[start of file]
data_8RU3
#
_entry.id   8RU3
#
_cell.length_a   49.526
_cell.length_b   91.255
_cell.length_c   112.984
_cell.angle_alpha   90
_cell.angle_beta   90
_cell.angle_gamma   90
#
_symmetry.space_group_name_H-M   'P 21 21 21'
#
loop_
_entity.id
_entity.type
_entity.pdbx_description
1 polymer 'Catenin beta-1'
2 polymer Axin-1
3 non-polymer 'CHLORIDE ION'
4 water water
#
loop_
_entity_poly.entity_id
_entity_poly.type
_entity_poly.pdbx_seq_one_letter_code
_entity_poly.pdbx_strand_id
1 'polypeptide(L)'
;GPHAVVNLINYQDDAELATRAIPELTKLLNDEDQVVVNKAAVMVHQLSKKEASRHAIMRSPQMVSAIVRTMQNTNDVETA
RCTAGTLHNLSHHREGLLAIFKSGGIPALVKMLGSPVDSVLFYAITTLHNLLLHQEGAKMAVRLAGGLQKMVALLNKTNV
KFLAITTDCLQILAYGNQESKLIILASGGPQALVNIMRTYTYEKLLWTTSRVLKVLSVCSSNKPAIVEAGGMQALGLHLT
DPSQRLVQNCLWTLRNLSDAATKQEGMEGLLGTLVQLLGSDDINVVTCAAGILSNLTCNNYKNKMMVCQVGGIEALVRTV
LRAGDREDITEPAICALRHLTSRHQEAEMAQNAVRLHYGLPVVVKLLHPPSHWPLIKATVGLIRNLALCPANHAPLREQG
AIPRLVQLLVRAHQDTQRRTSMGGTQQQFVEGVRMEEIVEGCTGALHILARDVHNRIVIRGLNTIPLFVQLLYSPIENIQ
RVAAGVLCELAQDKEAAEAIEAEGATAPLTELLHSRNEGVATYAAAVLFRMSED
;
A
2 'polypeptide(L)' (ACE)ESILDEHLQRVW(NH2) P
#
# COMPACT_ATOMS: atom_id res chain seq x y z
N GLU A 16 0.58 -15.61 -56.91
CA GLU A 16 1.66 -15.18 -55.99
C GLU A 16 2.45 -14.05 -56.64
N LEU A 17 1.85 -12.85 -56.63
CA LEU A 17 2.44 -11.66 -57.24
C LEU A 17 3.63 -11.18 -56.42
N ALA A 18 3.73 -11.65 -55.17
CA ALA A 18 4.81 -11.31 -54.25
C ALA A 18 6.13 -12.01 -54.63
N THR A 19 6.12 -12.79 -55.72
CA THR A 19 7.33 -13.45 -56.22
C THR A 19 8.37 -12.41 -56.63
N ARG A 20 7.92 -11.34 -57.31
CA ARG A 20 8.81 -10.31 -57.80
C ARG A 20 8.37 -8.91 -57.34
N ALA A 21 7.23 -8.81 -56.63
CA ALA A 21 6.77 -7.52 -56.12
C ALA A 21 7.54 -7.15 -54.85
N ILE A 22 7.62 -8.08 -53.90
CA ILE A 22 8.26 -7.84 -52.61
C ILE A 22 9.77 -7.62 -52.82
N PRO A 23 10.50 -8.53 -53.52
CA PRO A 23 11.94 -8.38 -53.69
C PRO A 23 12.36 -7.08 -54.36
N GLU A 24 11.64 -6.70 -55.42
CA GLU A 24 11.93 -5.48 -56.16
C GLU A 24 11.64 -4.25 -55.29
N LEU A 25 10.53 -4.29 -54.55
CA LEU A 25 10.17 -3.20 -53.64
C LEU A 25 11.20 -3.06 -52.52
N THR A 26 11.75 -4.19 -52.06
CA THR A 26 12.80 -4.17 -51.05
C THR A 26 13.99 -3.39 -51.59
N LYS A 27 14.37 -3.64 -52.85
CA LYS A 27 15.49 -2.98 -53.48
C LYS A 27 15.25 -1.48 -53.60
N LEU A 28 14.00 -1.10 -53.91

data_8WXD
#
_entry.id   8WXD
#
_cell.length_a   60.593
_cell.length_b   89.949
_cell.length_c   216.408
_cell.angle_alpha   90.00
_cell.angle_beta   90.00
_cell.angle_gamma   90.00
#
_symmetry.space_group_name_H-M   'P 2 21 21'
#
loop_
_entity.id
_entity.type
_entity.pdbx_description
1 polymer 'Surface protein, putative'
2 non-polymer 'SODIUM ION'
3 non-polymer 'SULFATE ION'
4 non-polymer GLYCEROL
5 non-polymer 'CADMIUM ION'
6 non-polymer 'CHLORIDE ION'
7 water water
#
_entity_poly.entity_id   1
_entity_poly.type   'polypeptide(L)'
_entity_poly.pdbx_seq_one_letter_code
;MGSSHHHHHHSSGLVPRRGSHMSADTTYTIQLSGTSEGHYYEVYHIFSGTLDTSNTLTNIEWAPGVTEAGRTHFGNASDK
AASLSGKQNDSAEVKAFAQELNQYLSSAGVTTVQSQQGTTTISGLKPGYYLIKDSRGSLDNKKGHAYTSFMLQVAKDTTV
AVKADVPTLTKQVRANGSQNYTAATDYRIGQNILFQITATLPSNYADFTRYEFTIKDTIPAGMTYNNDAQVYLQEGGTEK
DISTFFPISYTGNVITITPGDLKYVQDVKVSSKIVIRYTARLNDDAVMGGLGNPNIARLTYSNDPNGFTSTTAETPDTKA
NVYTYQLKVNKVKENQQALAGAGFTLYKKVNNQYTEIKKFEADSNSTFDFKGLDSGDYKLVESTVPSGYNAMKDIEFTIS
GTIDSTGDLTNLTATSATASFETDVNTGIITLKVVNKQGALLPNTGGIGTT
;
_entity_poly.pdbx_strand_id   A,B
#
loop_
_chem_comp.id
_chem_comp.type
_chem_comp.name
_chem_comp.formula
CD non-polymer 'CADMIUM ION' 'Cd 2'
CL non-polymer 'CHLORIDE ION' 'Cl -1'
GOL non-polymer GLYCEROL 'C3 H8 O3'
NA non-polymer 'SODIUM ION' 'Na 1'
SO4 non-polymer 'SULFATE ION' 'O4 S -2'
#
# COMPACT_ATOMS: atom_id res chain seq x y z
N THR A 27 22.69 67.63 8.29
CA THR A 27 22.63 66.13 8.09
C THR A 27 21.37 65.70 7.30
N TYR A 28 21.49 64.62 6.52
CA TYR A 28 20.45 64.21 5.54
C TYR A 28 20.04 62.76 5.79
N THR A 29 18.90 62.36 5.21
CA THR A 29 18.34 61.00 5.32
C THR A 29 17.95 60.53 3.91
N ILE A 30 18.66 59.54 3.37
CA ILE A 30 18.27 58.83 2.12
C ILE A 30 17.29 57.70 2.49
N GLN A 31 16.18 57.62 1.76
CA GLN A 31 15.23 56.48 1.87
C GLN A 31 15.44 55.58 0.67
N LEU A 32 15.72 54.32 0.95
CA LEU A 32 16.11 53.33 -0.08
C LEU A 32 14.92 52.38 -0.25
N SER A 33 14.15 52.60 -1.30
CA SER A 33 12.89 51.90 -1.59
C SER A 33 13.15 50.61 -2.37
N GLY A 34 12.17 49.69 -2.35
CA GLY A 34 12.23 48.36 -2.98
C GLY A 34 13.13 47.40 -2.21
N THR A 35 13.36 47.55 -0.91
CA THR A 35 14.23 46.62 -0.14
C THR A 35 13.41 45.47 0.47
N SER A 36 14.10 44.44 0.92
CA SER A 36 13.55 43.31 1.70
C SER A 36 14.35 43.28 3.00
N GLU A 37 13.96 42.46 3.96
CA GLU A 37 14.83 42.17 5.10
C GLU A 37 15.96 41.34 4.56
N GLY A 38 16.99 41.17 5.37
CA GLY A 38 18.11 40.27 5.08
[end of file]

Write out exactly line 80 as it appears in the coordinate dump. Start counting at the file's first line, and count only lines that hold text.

_entry.id   8WXD